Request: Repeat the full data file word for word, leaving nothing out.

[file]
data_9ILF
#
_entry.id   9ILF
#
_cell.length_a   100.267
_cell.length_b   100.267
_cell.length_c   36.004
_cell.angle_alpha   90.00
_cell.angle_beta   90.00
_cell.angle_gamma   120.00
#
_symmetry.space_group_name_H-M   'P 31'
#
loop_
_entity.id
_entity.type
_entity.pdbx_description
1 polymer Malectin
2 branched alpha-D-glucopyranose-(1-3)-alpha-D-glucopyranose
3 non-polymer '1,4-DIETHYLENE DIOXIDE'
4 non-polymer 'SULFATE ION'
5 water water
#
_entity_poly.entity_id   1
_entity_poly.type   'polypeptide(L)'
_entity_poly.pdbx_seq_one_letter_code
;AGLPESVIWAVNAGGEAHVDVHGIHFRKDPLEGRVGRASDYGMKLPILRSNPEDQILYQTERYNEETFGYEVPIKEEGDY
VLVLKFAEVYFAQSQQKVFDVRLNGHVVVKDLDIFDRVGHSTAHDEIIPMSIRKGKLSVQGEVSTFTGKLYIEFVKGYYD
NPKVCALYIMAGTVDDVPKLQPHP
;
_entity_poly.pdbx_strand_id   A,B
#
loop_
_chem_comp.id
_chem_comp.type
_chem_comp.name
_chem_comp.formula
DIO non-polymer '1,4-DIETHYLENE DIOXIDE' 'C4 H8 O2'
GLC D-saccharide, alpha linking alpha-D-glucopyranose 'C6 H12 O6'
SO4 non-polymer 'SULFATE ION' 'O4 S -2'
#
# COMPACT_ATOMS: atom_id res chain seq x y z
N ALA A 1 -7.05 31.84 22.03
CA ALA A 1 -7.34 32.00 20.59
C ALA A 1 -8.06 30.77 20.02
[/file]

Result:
data_9ILF
#
_entry.id   9ILF
#
_cell.length_a   100.267
_cell.length_b   100.267
_cell.length_c   36.004
_cell.angle_alpha   90.00
_cell.angle_beta   90.00
_cell.angle_gamma   120.00
#
_symmetry.space_group_name_H-M   'P 31'
#
loop_
_entity.id
_entity.type
_entity.pdbx_description
1 polymer Malectin
2 branched alpha-D-glucopyranose-(1-3)-alpha-D-glucopyranose
3 non-polymer '1,4-DIETHYLENE DIOXIDE'
4 non-polymer 'SULFATE ION'
5 water water
#
_entity_poly.entity_id   1
_entity_poly.type   'polypeptide(L)'
_entity_poly.pdbx_seq_one_letter_code
;AGLPESVIWAVNAGGEAHVDVHGIHFRKDPLEGRVGRASDYGMKLPILRSNPEDQILYQTERYNEETFGYEVPIKEEGDY
VLVLKFAEVYFAQSQQKVFDVRLNGHVVVKDLDIFDRVGHSTAHDEIIPMSIRKGKLSVQGEVSTFTGKLYIEFVKGYYD
NPKVCALYIMAGTVDDVPKLQPHP
;
_entity_poly.pdbx_strand_id   A,B
#
loop_
_chem_comp.id
_chem_comp.type
_chem_comp.name
_chem_comp.formula
DIO non-polymer '1,4-DIETHYLENE DIOXIDE' 'C4 H8 O2'
GLC D-saccharide, alpha linking alpha-D-glucopyranose 'C6 H12 O6'
SO4 non-polymer 'SULFATE ION' 'O4 S -2'
#
# COMPACT_ATOMS: atom_id res chain seq x y z
N ALA A 1 -7.05 31.84 22.03
CA ALA A 1 -7.34 32.00 20.59
C ALA A 1 -8.06 30.77 20.02